Community art updates

Alex Zarynow works on his Consenses art piece before sending it to the next artist.

photo by Alex Zarynow

Alex Zarynow works on his Consenses art piece before sending it to the next artist.

By Arielle Gordon and Emily Wang

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Consenses

Art History and Ceramics teacher Paul Dermont’s Consenses project is well underway and right on schedule for completion in February or early March, in time for the spring arts festival.

Consenses is essentially the artist version of the game telephone. There are “chains” of artists, all creating different works of art using different mediums, but ultimately all on the same subject. The first artist is the only one to know the original subject through a photograph; each subsequent artist creates his or her work based on the previous artist’s work.

Eight additional artists have decided to join Consenses, creating a new chain and adding another artist to the end of each existing one. Now, 20 total students are involved with the project.

According to Dermont, more students have decided to join the project because they are interested in finding out what the original subject inspiration for the chains are.

“One challenge I had was trying to transform my interpretation of a photograph, that Alex Zarynow took, into a ceramic sculpture,” senior Matt Longshore said. “I had to take my understanding of every aspect of the theme in his photograph and transform that into something that I could incorporate into clay.”

Strathmore Hall/ Metro Sculpture Project

Students in Ceramics 3, Advanced 3-D Design and other AP art classes are working to create large totem pole statues to be placed on permanent display outside of Strathmore Hall and the Grosvenor-Strathmore Metro station.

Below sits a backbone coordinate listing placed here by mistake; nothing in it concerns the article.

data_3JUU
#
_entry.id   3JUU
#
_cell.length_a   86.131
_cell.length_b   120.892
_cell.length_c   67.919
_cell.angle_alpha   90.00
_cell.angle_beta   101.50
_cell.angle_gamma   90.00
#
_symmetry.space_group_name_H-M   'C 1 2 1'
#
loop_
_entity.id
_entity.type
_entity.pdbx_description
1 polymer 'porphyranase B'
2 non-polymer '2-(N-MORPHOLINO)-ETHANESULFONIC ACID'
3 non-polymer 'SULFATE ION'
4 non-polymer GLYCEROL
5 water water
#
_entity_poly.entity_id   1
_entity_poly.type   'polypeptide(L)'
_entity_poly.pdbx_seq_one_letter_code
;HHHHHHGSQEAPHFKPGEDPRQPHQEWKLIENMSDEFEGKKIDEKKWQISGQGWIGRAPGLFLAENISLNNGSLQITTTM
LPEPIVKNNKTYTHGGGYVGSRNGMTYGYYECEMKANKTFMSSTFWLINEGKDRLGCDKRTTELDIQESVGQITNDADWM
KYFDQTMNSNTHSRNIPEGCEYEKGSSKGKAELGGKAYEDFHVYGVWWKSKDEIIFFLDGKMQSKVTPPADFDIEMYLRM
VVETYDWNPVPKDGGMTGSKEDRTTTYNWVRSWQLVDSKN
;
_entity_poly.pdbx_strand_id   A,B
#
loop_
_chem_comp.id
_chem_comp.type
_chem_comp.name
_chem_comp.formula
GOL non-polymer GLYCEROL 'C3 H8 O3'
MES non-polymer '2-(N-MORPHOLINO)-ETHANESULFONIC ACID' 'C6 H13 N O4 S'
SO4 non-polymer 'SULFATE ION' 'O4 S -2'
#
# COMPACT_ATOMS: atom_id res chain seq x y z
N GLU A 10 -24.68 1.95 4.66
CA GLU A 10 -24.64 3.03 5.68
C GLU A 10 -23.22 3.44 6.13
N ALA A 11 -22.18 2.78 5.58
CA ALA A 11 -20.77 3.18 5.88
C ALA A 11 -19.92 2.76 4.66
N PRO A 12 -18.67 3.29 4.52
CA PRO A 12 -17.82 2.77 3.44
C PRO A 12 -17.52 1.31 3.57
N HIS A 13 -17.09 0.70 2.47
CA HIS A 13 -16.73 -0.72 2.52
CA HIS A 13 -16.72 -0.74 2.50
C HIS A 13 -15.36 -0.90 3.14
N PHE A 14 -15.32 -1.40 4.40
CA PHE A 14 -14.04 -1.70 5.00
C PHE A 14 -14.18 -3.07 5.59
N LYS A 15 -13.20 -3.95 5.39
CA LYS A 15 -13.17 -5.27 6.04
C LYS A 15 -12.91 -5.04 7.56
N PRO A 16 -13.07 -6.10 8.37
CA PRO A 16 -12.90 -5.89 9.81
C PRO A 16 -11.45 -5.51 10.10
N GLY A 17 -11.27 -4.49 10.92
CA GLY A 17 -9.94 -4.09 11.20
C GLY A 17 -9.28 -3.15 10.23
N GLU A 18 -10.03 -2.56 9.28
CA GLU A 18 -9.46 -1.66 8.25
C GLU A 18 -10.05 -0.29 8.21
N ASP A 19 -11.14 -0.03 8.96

CHS students have submitted 27 design proposals consisting of drawings and small-scale models and are waiting to find out which ones are have been selected to be built for display. Art Resource teacher Brendan Roddy expects to find out which designs get selected right around winter break.

Students will begin building their sculptures in early January, and the chosen designs will be built to their full height of approximately seven feet.

“You get to spend four or five months making seven foot sculptures,” Kaplan said. “I am excited to learn how to approach a new type of ceramics.”

According to Roddy, the artists whose designs get selected for display will choose a team of other students to help them create the sculpture.

Youth Art for Healing

Eight teams of approximately seven to nine artists from the CHS National Arts Honor Society have been working to create eight paintings to be placed in the pediatric ward of Holy Cross Hospital in Silver Spring, MD.

Each member of the team has a different role to help create the final product. Different roles include designers, background scenery artists, photographers and detail artists.

“It is fun to make the paintings but it also feels good to know that they are for a hospital because the paintings can help the patients,” senior Jess Kaplan said.

The theme of the paintings is animated aquatic life.

The teams will present their designs to senior NAHS co-presidents Carly Rosenfeld and Angelo San Pablo as well as Art teachers Brendan Roddy and Jacquelyn Washam. The designs will then be sent to designers from Youth Art for Healing for final approval.

The project is scheduled to end in March.